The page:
As a baby of the 90s, I recently began collecting tapes anew as a way to honor my memory for a thing I actually grew up with. The vinyl record boom of the early 2010s was cool, and it was interesting watching Satchmi stores open up all over the country and record players suddenly materialize in my friends’ homes. But those wax discs always felt to me a product of a different era—there was no part of myself to recover from them. Basically, I wanted to exercise my nostalgia to its fullest.
A year into this little hobby, I’ve developed a deep love for a medium I took for granted as a kid, one that goes beyond cheap nostalgia. The tape is not an obsolete technology, but a singular format, able to do things that other formats can’t. There’s a very specific aesthetic pleasure that comes with listening to tapes, one that resonates as well with the growing culture and market responsible for bringing them back into our lives.
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A couple of weekends back, local prod Genjitsu Stargazing Society held an event celebrating the format with Cassette Store Day Philippines 2019: You Can’t Kill Us! So if you were planning on going down music memory lane, there’s no better time than now. Here are a few reasons we shouldn’t abandon tapes in history, but bring them into the fold of the present.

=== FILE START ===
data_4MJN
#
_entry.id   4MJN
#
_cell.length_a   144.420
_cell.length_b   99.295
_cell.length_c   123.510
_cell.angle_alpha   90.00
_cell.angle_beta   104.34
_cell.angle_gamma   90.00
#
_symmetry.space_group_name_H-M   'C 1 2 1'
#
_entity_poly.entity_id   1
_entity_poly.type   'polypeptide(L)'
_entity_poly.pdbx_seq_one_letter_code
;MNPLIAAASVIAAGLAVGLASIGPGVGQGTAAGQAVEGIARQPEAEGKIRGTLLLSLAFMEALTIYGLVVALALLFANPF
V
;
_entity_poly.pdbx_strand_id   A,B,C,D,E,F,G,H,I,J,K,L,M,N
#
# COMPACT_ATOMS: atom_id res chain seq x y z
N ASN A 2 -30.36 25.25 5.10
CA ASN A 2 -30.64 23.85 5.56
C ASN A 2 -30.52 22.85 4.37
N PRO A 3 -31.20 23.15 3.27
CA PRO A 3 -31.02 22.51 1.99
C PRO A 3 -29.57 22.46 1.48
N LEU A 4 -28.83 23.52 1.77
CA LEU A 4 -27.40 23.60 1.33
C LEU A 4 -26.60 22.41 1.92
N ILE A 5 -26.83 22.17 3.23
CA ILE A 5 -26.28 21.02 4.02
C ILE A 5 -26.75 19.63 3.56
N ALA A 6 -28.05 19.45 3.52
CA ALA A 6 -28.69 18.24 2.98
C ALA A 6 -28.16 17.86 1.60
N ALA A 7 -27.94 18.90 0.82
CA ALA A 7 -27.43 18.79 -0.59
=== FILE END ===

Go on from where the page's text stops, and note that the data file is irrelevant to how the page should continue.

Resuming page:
There’s a local community for it
Any subculture who pledges love for a bygone cultural artifact (think stamp collectors, or people who dig through ukay bins for vintage denim) is full of lovable weirdos. That’s true of the cassette tape community as well. You’ve got collectors, musicians, producers, beatmakers, and folks who generally chase a certain kind of nostalgia. You’ll find this kind of crowd at Cassette Store Day Philippines 2019. And if ever you get to meet Kurvine Chua, who runs the Philippine branch of the United Cassettes store, you’ll meet an affable dude, a welcoming presence for newcomers. I was even able to purchase and repair an old Sony TCM-313 thanks to help from a few helpful folks.
Artists still keep putting out tapes
And we’re not just talking about mixtapes that show up on Soundcloud and Bandcamp. We mean contemporary artists are actually putting out albums in the form of cassettes, not content on keeping their releases confined to Spotify, vinyl records, or even CDs (which are currently going through a hard time, but that’s another story.). Last year, Genjitsu Stargazing Society released a compilation tape of up-and-coming local artists in the Philippines. Local post rock artist Tim Äwä released her EP on tape. As for international acts? One need only take one look at the catalog of United Cassettes PH. There was also the soundtrack of the first Guardians of the Galaxy movie, which was the best-selling tape of 2016.
You’re not going to get this kind of sound anywhere else
You know that sound. The hiss and crackle that the play button triggers before the music even begins. The chipmunk warp of rewinding and fast forwarding the tape. Even the click and lock of popping the tape into the player is a reminder that the cassette format is tangible, material, and not just data processed by some streaming algorithm. Yes, it is entirely possible for modern studio technology to artificially reproduce these sounds. (Frank Ocean is one example of an artist that samples the quirks of old technologies to give his work a sense of nostalgia.) But simply put, nothing beats the real thing.